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O'Malley, Ehrlich take sides in Arundel Mills mall slots ballot measure

Horse breeders are being lured away from Maryland to states such as Pennsylvania, where slots revenue offers financial incentives to the struggling industry.

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By John Wagner
Washington Post Staff Writer
Saturday, July 24, 2010

Maryland's two leading candidates for governor are taking opposite sides in a pitched battle over one of the state's most divisive issues: slot machine gambling.

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Thanks to a court ruling this week, voters in Anne Arundel County will get a say in the fall over the future of Maryland's largest planned casino, a 4,750-machine facility outside the food court at Arundel Mills mall.

Former governor Robert L. Ehrlich Jr. (R), whose law firm did communications work last year for the casino's developer, said in an interview that he plans to support a November ballot measure to incorporate high-end dining and live entertainment, as well as gambling, at the site.

Ehrlich, who fought unsuccessfully as governor to bring slots to Maryland, said Baltimore-based developer Cordish Cos. has made "a good case" for the merits of its project. As an Anne Arundel resident he will have the opportunity to vote on the ballot measure, which seeks to repeal a county zoning law needed for the casino to move forward.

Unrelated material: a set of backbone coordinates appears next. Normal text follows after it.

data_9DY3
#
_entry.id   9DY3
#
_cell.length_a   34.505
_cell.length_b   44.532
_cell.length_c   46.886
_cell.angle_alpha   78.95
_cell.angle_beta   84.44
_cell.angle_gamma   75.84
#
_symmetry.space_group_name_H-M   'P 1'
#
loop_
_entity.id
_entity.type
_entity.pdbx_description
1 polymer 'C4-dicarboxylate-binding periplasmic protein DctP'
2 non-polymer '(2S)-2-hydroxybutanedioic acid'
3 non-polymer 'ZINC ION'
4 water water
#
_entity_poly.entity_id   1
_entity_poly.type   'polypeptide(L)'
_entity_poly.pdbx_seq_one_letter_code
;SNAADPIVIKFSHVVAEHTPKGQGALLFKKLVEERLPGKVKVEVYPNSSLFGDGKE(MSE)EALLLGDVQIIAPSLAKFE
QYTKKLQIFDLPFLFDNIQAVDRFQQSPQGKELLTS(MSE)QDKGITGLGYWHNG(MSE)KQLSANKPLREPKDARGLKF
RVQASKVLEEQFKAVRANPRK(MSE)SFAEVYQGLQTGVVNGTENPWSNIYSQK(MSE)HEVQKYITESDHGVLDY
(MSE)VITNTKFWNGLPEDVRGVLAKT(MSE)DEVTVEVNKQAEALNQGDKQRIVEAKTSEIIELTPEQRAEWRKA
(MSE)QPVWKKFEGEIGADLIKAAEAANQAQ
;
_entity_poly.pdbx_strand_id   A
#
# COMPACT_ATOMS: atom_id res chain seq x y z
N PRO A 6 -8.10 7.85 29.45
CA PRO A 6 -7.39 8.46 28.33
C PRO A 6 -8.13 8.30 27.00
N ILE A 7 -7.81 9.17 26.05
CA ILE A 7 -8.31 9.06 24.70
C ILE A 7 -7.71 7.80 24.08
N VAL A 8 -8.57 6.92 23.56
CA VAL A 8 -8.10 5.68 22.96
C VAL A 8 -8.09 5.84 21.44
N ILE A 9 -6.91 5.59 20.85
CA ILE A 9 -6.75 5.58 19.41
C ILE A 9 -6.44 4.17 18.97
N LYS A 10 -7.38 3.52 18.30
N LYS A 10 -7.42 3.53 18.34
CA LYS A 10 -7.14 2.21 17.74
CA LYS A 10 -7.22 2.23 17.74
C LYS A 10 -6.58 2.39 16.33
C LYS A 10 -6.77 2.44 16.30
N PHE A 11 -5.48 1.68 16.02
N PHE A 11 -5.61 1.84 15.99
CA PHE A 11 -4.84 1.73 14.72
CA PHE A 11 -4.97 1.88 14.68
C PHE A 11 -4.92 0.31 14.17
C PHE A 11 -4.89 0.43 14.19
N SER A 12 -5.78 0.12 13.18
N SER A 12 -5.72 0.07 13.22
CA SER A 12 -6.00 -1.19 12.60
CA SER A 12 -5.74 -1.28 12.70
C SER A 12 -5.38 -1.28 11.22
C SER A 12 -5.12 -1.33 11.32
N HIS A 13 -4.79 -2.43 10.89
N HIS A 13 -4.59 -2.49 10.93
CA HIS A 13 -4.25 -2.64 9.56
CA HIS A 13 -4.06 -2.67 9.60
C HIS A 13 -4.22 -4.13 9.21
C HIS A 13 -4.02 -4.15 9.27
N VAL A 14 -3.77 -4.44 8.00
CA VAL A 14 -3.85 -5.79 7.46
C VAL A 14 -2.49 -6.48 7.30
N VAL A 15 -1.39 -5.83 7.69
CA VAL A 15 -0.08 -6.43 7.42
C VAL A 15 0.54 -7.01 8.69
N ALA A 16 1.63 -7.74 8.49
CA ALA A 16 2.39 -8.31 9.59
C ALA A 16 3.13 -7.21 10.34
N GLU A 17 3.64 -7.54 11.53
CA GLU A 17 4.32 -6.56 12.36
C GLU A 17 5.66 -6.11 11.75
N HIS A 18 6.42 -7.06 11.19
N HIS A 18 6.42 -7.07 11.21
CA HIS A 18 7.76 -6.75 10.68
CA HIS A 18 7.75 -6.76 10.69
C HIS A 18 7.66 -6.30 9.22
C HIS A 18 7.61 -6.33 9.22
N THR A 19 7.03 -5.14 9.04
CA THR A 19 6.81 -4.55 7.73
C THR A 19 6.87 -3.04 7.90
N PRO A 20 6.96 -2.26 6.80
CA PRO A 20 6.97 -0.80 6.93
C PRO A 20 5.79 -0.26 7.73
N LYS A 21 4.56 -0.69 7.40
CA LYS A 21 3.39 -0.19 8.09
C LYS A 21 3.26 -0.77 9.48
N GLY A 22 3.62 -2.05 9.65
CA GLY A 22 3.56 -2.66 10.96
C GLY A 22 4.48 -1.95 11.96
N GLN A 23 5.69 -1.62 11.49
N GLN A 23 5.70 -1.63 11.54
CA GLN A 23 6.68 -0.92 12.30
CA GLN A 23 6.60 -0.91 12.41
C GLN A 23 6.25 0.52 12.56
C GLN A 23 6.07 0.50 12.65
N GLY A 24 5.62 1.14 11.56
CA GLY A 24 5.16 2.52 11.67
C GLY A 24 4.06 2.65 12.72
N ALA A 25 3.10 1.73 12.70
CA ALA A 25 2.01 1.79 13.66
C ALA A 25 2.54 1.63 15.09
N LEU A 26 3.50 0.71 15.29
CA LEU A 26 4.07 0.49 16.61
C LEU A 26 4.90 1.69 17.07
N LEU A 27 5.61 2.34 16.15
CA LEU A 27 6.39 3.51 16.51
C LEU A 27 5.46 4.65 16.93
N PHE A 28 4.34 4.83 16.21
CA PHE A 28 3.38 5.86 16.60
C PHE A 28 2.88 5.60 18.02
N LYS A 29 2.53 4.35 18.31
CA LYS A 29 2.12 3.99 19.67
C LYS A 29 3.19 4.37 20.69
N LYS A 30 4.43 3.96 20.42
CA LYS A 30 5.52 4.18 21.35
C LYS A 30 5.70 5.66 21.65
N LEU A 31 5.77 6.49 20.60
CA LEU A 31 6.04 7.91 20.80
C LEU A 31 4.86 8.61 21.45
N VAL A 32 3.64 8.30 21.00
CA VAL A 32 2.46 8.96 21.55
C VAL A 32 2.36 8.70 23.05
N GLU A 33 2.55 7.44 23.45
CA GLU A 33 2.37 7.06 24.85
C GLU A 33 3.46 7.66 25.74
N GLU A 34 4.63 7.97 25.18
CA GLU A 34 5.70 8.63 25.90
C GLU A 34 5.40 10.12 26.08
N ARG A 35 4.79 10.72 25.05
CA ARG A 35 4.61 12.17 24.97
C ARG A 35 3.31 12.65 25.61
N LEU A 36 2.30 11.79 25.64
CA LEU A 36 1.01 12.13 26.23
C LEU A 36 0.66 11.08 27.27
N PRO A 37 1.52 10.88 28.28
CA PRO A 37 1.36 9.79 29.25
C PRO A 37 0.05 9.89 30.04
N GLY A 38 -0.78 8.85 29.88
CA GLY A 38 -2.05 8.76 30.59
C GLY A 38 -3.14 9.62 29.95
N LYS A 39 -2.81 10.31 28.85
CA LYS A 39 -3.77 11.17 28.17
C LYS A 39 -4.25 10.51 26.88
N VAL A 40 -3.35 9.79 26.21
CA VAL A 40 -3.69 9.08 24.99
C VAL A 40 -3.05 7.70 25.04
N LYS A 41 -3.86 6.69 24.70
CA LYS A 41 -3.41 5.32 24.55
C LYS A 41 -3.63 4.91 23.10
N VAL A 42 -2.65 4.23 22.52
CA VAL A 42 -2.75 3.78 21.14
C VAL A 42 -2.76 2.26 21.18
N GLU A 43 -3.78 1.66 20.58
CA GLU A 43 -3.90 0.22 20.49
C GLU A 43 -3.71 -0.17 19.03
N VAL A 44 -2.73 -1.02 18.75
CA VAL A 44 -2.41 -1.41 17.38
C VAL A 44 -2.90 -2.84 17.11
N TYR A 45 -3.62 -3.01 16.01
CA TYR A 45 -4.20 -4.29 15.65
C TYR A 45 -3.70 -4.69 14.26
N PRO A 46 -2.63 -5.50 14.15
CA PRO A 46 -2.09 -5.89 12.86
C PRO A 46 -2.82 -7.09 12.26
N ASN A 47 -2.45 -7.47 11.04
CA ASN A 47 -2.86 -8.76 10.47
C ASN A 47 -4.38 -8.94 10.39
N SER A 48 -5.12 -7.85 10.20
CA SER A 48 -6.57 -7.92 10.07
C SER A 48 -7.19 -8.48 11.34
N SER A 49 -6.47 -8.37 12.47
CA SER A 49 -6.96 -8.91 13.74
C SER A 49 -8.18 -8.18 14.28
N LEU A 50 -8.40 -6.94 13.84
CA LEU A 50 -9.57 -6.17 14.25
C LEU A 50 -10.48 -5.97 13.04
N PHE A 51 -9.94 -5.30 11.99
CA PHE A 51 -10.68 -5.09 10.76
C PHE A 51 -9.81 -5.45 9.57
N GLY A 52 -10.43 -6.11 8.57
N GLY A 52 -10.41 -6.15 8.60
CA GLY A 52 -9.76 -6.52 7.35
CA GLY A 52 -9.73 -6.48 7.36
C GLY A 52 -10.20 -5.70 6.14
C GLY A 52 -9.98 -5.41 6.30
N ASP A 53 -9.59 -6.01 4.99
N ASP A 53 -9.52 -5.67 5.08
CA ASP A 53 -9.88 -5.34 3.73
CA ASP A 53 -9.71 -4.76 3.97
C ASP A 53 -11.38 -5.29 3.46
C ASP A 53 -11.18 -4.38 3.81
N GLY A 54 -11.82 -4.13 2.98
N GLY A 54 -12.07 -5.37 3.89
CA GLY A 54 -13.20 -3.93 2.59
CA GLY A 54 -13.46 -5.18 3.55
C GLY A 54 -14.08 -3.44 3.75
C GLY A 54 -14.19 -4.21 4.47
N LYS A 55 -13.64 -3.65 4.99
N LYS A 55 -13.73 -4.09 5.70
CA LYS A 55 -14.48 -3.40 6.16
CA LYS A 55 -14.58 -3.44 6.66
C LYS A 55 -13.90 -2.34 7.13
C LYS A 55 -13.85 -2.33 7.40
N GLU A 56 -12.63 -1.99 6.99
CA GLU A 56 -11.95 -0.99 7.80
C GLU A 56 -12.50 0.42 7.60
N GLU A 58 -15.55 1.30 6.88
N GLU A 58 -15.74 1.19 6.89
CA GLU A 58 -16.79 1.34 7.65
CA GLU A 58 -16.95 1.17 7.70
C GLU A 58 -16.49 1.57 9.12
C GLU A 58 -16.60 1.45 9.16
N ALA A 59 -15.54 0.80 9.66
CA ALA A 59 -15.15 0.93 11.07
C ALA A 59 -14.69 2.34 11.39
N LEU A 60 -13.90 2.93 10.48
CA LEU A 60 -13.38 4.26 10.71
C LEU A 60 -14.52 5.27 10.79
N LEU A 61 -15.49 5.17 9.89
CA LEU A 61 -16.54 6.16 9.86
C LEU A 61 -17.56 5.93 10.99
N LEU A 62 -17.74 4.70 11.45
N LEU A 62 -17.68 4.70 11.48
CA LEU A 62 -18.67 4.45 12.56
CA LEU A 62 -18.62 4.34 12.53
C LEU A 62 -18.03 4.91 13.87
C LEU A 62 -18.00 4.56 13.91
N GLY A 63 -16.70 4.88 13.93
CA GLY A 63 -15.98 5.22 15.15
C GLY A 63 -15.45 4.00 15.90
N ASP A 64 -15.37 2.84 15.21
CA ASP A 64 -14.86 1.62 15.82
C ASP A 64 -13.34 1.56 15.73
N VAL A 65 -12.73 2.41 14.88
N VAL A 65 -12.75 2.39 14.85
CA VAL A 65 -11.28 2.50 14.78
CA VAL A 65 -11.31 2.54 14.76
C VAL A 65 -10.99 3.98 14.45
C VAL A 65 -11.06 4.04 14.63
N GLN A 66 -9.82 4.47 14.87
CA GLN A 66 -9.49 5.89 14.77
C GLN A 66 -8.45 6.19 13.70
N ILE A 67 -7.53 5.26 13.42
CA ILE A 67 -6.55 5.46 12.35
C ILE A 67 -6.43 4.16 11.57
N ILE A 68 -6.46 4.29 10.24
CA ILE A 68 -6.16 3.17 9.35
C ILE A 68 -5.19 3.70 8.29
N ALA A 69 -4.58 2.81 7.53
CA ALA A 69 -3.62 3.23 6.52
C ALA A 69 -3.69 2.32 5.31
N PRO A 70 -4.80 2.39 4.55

Gov. Martin O'Malley (D) said his sympathies lie with homeowners near the mall, who have argued that the casino will bring more traffic and crime to the area.

"I can certainly understand why the people of northern Anne Arundel County would prefer not to have a slots emporium at a mall in a residential area," O'Malley said in an interview. "If I lived there, I'd rather see it at a racetrack."

He said the state is prepared to move forward with its fledgling slots program whichever way Anne Arundel voters go.

Interested parties on both sides are expected to pour millions of dollars into the ballot measure between now and November.

Homeowners opposed to the casino have teamed with the deep-pocketed Maryland Jockey Club, which operates nearby Laurel Park racetrack. The Jockey Club provided the financial backing for a successful petition drive to put the zoning measure on the ballot.

The club's hope is that sinking the mall casino will allow it to win the only slots license the state plans to issue in Anne Arundel.

A county judge ruled last month that the December zoning decision by the Anne Arundel County Council should not be subject to second-guessing by voters. That opinion was overturned this week by Maryland's highest court, which gave its blessing for the countywide referendum to proceed.

The ballot measure could have implications for the governor's race, although there is wide disagreement over how significant those will be.


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